Note – SCULLHOUSE is now open!! Check out our review here.
What if we told you there’s a machine that offers a total-body burn (working 85% of the muscles in your body!) and a high-intensity, low-impact workout? And that we didn’t find it on an infomercial at 1am but instead tucked away in the corner of your gym?
Meet your new favorite boutique fitness class: indoor rowing. The highly effective workout has caught fitness junkies in the States under its spell (and was deemed “the biggest fitness trend of 2016” by Oprah) is finally making its debut in Canada with group fitness classes at Toronto’s SCULLHOUSE, opening in February.
Founder Kristin Jeffery is as legit as it gets. She rowed on the University of Western Ontario team, has competed around the world, and even represented Canada at the World Rowing Championships in Poland in 2009. So she knows a thing or two about the sport.
We caught up with Jeffery to find out how SCULLHOUSE’s workouts are tough-as-nails but all about cameraderie, and why we’ll all be talking about “stroke rate” and “split times” over post-workout smoothies this year.
About that whole “total body workout” thing…
“Rowing is more efficient than any other exercise, aside from perhaps cross-country skiing, when it comes to total muscles used for one activity,” explains Jeffery. “You’re using over 85% of the muscles in your body with every stroke. Because of that you’re burning more calories than you are cycling, running, swimming.”
Jeffery also expects a class that gives us a chance to get a highly-effective workout in a minimal amount of time will be appealing to time-crunched Torontonians.
“To be able to have a workout that allows you to get a cardiovascular workout and a strength-training workout, to train 85% of the muscles in your body, and to be low impact all at once… I think the efficiency of that will speak to people,” she says.
More than just a calorie torcher, rowing can also help fix some of the damage we do by sitting all day.
“For so many of us, we’re sitting for so long and our core strength is nonexistent,” she explains. “We end up with poor posture and trouble with our back, or our sciatic nerve is irritated. Rowing is so good for this because you use your entire core with every stroke. And you’re strengthening your back and you’re strengthening your shoulders.”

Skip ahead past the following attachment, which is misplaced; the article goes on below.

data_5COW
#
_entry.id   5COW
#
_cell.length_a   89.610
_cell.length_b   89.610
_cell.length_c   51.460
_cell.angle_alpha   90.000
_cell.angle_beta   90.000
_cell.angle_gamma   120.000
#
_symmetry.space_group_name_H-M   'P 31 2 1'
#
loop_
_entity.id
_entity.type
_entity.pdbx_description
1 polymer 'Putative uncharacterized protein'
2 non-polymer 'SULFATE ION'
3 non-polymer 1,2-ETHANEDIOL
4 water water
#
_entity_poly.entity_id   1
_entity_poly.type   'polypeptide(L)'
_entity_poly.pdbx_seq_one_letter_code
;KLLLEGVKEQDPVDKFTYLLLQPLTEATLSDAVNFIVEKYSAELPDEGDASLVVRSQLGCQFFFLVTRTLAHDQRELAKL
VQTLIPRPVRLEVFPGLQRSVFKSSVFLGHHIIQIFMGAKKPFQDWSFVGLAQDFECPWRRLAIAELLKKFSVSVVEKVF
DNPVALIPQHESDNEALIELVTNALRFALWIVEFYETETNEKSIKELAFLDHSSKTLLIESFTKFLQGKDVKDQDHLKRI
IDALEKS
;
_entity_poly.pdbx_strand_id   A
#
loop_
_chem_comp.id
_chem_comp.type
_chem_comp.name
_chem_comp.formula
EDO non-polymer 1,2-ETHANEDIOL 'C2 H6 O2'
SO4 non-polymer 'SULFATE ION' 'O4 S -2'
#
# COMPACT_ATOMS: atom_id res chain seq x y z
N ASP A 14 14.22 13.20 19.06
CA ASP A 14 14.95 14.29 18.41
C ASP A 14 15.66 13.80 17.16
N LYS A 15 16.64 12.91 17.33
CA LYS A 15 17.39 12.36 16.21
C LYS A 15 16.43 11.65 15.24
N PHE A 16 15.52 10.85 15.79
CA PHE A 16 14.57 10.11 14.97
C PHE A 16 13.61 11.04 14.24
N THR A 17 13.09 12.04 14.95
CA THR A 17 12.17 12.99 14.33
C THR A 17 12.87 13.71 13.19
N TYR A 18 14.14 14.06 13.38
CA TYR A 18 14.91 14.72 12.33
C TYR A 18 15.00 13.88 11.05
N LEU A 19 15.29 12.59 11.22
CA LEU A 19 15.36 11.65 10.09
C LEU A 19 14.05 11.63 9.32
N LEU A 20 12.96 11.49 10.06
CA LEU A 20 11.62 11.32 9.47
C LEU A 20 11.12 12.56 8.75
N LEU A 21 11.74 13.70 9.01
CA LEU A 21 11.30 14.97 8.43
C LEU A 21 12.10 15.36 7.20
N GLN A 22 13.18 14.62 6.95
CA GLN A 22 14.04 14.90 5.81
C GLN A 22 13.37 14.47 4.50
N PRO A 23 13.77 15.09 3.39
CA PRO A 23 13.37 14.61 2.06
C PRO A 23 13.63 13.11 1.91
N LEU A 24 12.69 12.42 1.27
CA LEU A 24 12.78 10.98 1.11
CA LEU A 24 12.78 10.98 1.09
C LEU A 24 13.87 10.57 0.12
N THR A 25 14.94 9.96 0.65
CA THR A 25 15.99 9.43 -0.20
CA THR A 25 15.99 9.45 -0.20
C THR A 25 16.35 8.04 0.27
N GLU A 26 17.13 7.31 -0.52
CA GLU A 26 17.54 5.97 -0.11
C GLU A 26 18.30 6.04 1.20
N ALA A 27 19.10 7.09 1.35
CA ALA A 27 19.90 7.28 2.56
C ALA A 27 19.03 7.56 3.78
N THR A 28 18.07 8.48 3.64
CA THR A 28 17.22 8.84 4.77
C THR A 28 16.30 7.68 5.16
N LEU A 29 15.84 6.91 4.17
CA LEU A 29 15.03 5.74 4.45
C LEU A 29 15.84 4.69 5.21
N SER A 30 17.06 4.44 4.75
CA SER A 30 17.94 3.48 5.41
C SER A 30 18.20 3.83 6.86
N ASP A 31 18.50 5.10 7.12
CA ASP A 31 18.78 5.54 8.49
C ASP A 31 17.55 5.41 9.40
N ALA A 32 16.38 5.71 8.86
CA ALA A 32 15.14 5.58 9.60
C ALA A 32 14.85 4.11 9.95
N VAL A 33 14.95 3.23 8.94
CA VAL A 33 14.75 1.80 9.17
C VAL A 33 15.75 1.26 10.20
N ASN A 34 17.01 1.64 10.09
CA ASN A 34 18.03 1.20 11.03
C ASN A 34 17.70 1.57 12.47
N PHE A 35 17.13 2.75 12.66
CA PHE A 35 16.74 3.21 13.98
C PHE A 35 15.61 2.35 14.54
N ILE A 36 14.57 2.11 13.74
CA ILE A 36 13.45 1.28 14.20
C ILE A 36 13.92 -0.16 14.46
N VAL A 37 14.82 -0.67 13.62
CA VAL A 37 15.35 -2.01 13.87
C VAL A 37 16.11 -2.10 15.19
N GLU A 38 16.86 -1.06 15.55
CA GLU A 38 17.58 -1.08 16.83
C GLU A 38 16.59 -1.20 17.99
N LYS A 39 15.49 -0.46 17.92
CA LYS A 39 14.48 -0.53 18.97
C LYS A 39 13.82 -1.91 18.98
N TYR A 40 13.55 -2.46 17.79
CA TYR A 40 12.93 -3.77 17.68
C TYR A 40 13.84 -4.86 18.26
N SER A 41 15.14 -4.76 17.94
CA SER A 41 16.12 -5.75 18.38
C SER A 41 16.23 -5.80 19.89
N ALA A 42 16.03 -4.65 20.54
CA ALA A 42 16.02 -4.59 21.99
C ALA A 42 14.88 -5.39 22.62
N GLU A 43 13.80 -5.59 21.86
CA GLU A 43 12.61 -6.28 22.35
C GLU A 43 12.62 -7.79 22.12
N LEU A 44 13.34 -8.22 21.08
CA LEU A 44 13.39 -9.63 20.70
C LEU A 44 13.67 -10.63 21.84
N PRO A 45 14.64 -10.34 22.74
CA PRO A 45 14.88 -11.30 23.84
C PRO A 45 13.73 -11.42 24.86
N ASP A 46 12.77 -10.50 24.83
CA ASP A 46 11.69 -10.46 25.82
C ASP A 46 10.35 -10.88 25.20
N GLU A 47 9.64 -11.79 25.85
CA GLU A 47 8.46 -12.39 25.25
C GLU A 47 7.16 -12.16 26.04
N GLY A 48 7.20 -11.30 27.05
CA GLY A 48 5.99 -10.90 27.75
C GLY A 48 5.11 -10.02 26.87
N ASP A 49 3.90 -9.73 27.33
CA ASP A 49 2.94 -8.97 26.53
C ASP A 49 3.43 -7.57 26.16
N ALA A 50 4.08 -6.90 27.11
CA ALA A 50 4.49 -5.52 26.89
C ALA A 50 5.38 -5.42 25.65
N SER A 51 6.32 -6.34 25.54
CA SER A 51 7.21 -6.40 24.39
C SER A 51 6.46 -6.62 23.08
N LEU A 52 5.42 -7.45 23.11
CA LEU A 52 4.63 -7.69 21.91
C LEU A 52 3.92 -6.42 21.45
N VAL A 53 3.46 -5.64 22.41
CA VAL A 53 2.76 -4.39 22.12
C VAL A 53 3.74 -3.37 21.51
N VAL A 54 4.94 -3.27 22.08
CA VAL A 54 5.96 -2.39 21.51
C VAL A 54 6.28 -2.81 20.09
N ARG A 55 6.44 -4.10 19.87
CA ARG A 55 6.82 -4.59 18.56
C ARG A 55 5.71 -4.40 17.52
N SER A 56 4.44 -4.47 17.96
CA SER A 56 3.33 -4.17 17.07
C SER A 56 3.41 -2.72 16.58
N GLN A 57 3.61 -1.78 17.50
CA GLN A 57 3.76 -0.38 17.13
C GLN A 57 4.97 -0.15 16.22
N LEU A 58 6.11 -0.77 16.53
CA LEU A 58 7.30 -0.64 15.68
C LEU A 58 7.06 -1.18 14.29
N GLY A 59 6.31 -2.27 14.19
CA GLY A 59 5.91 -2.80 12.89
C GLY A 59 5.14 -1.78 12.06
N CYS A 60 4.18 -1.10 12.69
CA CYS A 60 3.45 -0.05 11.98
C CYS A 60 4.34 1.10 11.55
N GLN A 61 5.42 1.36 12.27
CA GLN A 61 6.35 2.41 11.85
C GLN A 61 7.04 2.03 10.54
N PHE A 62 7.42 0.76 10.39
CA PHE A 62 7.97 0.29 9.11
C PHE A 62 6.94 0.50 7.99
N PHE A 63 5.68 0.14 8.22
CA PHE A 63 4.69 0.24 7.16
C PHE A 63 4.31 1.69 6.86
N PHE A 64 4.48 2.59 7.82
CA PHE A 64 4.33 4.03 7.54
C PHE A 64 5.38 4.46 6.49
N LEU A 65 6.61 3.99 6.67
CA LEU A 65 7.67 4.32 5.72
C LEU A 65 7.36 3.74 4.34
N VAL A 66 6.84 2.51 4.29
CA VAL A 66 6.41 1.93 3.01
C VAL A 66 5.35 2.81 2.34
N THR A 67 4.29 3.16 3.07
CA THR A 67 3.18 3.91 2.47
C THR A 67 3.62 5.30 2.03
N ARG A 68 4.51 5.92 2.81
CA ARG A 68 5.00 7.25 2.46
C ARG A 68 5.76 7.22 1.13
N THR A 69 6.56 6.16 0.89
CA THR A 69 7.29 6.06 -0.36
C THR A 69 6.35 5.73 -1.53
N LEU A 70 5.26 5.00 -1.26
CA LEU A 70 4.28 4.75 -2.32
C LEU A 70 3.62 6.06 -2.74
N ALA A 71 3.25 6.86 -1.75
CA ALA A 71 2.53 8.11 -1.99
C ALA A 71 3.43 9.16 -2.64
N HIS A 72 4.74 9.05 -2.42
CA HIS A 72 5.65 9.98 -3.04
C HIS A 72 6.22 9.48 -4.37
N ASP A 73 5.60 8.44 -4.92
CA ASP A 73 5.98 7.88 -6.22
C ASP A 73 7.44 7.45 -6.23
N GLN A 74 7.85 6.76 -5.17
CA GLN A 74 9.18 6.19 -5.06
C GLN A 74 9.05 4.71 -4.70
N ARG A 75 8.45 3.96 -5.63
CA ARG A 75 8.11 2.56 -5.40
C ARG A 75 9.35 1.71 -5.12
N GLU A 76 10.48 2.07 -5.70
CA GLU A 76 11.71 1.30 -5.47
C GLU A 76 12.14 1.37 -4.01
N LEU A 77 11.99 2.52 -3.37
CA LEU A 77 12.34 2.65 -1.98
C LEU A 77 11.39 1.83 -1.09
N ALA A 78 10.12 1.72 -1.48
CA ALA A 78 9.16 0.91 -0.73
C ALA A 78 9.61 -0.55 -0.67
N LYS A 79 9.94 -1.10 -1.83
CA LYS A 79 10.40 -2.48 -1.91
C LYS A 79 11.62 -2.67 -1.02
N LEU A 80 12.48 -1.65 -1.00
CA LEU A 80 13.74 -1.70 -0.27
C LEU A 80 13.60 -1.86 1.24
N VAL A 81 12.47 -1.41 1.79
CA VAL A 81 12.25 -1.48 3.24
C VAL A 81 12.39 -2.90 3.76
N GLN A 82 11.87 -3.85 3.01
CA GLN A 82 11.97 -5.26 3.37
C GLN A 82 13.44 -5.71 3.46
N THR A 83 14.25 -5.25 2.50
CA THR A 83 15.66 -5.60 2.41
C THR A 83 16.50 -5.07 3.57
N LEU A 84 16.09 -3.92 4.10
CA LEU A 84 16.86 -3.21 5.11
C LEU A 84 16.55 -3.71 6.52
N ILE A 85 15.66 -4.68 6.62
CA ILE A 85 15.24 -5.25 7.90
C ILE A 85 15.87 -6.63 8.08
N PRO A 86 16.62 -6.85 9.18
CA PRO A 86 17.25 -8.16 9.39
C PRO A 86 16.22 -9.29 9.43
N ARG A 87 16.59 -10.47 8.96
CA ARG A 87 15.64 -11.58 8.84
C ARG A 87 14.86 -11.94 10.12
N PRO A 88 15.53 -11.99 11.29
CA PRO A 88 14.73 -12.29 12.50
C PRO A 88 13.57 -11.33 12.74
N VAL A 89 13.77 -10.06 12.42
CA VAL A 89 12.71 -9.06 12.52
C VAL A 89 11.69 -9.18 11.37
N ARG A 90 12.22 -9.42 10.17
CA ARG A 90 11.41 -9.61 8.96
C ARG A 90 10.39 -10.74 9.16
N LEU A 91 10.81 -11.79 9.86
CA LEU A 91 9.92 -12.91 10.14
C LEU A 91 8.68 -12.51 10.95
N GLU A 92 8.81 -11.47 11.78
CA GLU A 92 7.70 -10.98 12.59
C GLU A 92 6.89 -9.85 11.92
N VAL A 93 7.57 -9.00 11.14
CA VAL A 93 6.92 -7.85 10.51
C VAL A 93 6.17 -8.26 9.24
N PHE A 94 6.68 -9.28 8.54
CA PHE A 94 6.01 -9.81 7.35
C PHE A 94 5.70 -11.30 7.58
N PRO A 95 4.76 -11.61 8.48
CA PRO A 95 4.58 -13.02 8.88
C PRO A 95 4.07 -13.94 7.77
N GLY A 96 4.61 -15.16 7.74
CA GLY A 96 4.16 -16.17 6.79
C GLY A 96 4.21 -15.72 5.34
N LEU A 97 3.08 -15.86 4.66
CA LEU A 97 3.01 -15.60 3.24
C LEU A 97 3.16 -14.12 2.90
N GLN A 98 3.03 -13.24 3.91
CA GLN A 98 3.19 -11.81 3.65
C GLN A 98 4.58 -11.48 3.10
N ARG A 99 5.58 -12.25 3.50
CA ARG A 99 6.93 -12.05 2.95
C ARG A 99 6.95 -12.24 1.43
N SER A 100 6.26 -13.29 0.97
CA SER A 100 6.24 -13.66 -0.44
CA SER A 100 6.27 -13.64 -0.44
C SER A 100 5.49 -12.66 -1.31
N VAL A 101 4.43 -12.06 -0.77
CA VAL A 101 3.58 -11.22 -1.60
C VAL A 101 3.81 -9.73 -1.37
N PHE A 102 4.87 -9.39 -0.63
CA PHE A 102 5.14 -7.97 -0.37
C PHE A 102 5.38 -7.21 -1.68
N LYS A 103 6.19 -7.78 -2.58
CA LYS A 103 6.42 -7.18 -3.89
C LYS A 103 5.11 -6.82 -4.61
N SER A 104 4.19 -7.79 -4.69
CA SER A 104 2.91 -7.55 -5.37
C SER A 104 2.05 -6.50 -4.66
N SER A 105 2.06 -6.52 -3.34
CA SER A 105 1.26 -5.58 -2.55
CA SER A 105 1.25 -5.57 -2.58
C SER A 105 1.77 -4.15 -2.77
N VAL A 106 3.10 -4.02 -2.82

So what does a SCULLHOUSE workout look like?
The signature class is the Classic Row, a 55-minute workout where you’ll be on the rower for intervals of 8-12 minutes, then switch to a mat right next to their rower for a few minutes of strength training, then back on the rower for 6-8 minutes, and then back on the mat, and so on for the duration of class. Towards the end of the workout there will be some sprint work thrown in, followed by some core exercises, and wrapping up with a stretch. Tired yet?
“I want everyone to leave the class with the tank empty and knowing they are leaving nothing behind,” Jeffery says.
Variations on Classic Row are Express Row (the same format but fewer intervals at higher intensity for 45 minutes, offered during lunchtime) and Core Row (the same format as Classic but all work on the mat will focus on strengthening – you guessed it – your core).
Straying from the Classic format is the Row & Flow class which is 25 minutes of rowing at a steady state and 30 minutes of yoga. Jeffery envisions this as sort of an introduction to meditation.
“We’re trying to tap into the idea of ‘moving meditation,’” she says. “Rowing is very rhythmic, very fluid, and graceful. Look at your split number, focus on this one thing, and follow the rhythm with everyone in the class.”
What if I’ve never rowed before?
Jeffery is determined to make SCULLHOUSE accessible to everyone. Each class will start with a technique session (intended for both total newbies and experienced rowers) mixed into the dynamic warmup. The Progression Drill, something even she and her team did as a warmup at the World Championships, creates a sense of inclusivity from the outset of the workout.
That tone continues throughout the class as everyone (classes hold about 20 people) rows in unison. Yes, you read that right.
“When we trained as a team at Western and when I trained on the national team, all of our workouts used the stroke rate as a tool for structuring the workout,” Jeffery explains. “Everyone hits a specific stroke rate together. It means that everyone can feed off each other and off the sound of the rowing machines going together. Everyone moving in sync carries you along in the workout and makes it a whole lot easier to do an eight-minute segment than if you were to do it on your own.”
But that doesn’t mean an experienced rower has to take it easy.
“The rowing machine allows each person to push as hard as they want to push,” she explains. “Someone who has been rowing for longer will have a lower split time, so they would be going further with every stroke that they take than the person that is new.”
What else do I need to know about SCULLHOUSE:
- Location: 35 Jarvis St, Toronto, ON, M5E 1N3
- Showers/Locker-rooms: Yes and yes, including towel service and products like shampoo, conditioner, and body wash
- Rates: Single class ($26); 5-Pack ($125); 8 Classes/Month Membership ($176/month); 12 Classes/Month Membership ($240/month)
- Registering for Classes: The early bird gets the discounted rower with 25% off all pre-sales!
- Website: here.
- About the Rower: SCULLHOUSE uses Concept 2 rowers (you may have seen these in your local CrossFit box) which are more ergonomically designed than a water rower, according to Jeffery. But most importantly, the display (where you’ll find stroke rate and split time) is up at eye level, keeping rowers from straining to see their numbers.